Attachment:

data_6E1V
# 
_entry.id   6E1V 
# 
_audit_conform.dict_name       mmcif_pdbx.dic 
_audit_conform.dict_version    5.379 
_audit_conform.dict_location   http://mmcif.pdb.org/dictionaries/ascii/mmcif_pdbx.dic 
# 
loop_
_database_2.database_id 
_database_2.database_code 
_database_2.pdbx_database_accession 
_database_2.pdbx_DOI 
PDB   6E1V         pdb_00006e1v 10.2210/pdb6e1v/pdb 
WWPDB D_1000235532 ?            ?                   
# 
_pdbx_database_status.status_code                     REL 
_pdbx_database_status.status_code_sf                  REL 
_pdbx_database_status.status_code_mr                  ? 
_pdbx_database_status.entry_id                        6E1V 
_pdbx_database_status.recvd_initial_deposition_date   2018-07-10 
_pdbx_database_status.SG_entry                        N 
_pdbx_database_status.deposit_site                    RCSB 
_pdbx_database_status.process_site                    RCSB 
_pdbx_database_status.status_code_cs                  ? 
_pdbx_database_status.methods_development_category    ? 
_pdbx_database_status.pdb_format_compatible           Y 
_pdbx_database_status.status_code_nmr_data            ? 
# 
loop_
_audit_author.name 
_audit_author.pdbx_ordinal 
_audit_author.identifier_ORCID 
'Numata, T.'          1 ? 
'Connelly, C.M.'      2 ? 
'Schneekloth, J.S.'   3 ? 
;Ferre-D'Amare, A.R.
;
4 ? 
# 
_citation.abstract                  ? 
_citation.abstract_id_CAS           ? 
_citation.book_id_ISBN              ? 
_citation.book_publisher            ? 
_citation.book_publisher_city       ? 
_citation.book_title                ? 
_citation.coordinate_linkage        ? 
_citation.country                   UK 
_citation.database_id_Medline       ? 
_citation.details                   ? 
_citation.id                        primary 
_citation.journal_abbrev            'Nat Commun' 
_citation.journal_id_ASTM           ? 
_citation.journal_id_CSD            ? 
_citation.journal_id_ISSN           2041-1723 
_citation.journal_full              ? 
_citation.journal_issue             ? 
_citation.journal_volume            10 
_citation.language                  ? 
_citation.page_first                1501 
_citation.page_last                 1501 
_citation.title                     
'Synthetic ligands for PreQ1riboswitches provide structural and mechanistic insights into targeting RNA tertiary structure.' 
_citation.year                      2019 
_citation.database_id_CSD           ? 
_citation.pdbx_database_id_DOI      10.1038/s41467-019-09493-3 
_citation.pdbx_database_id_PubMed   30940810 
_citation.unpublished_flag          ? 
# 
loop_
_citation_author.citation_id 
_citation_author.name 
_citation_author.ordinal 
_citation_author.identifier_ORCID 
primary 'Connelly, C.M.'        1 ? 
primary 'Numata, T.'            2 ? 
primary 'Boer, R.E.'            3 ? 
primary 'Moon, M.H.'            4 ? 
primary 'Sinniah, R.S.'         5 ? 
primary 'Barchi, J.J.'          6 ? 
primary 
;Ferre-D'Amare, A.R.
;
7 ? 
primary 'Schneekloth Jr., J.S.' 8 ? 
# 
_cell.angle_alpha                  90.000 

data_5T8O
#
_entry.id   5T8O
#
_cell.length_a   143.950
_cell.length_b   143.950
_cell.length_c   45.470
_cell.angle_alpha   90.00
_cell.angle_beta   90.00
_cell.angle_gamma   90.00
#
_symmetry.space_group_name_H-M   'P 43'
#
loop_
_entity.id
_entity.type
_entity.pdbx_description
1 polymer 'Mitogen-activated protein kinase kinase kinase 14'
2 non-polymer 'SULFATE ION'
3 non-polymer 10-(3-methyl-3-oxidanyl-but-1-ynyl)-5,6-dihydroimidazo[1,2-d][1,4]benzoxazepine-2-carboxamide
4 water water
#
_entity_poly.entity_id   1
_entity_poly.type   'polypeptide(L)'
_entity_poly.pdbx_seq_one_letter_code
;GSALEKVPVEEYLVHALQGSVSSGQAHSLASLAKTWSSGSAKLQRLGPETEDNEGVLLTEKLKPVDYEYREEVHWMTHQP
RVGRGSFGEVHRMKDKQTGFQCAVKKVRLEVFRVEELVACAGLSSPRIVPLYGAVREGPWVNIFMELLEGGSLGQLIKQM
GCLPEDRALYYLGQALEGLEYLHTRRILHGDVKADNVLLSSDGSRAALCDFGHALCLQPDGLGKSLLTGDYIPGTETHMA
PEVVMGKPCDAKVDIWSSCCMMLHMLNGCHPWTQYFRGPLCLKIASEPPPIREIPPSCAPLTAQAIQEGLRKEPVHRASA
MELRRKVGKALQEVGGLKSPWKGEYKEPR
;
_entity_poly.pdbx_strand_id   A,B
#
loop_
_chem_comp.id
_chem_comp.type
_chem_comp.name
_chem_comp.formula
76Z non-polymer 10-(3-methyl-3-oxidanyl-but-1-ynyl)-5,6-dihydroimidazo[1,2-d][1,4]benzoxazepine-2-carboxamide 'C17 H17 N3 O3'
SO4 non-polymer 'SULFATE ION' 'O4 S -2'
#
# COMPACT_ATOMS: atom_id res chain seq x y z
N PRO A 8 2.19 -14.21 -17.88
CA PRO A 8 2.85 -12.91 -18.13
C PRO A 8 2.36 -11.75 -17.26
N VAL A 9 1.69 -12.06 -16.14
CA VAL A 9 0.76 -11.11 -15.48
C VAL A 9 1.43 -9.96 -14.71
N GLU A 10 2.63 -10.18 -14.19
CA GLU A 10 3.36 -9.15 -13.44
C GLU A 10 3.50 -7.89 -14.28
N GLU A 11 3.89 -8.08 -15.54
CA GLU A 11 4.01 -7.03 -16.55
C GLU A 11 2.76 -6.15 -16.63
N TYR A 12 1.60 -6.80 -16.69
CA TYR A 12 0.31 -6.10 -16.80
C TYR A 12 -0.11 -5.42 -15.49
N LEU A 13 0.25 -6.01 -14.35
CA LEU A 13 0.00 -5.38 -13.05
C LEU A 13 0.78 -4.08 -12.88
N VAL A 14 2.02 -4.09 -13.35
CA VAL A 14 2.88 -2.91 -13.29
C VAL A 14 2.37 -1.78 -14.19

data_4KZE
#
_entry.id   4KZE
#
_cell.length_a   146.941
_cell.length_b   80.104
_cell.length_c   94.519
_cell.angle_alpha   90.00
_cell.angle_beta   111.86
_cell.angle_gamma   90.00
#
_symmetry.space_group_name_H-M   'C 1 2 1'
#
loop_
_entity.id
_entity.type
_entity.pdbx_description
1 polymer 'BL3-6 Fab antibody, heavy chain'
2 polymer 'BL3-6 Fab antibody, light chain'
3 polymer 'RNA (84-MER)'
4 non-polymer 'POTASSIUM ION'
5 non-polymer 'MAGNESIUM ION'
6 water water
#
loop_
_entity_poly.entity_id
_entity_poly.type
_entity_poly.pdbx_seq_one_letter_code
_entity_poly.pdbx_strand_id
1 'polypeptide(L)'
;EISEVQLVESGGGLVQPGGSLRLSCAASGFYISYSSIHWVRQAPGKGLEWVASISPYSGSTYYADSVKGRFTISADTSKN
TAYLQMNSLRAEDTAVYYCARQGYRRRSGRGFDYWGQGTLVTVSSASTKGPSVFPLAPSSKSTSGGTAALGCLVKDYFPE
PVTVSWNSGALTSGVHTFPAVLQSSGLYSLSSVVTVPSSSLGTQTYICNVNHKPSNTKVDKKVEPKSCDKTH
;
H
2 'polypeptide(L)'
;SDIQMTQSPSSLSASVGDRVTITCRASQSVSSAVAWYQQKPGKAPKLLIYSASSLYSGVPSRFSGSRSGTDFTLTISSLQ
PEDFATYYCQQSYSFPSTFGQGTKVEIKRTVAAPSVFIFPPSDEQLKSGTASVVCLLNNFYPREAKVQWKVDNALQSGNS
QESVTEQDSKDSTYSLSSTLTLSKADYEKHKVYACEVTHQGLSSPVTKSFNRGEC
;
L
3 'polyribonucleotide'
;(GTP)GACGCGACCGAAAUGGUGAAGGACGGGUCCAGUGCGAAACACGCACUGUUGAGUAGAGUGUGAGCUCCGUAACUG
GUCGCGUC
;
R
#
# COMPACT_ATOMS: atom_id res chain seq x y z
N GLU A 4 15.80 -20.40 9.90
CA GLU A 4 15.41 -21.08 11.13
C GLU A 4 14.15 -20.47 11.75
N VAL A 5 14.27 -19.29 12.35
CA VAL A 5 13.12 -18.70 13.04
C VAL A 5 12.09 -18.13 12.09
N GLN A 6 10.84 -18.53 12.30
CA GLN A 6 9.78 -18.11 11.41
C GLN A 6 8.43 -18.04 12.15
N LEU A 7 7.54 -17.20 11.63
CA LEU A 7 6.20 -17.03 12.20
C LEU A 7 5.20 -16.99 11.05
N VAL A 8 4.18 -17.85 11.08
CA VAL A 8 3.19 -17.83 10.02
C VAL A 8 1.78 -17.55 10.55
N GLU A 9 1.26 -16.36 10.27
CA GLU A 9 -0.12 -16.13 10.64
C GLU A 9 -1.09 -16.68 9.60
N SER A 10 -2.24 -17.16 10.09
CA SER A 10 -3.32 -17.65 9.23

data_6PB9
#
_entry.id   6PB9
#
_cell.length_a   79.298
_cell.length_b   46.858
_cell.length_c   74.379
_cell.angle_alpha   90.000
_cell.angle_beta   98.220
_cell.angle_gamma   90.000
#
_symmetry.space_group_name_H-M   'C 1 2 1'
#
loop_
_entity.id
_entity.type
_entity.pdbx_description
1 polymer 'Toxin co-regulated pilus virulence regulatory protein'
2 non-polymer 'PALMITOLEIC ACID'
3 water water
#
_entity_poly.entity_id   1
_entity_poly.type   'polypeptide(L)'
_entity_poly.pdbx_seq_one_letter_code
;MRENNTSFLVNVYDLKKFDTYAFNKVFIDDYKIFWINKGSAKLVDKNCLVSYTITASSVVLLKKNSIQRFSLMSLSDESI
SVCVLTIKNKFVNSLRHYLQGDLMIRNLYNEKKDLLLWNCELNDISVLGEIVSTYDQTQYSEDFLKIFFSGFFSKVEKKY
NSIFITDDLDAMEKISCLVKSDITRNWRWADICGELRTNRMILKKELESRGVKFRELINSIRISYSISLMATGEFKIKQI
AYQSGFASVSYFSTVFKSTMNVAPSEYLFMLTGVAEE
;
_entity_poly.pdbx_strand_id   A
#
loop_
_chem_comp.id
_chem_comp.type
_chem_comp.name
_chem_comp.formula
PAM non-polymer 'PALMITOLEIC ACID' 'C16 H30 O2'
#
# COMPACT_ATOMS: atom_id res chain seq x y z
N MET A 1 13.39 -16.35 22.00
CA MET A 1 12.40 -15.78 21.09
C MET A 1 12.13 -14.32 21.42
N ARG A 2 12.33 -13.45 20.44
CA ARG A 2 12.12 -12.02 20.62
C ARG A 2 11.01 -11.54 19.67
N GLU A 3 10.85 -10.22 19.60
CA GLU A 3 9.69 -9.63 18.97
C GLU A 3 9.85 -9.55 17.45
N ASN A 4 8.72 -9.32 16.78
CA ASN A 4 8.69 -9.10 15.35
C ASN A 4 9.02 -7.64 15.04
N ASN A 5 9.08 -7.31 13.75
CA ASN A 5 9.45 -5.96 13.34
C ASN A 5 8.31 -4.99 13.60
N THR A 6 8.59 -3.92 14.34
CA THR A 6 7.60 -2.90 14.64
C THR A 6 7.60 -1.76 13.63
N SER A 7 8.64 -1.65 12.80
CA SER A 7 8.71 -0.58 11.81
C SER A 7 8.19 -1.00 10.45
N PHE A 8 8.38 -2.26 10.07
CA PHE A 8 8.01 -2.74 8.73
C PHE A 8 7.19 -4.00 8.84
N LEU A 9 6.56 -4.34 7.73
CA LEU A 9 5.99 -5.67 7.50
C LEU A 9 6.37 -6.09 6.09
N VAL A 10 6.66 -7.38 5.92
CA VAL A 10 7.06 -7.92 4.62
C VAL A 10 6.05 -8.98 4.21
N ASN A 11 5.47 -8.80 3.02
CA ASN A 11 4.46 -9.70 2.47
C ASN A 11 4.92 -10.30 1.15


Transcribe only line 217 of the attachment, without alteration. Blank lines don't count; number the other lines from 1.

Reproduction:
N SER A 10 -2.24 -17.16 10.09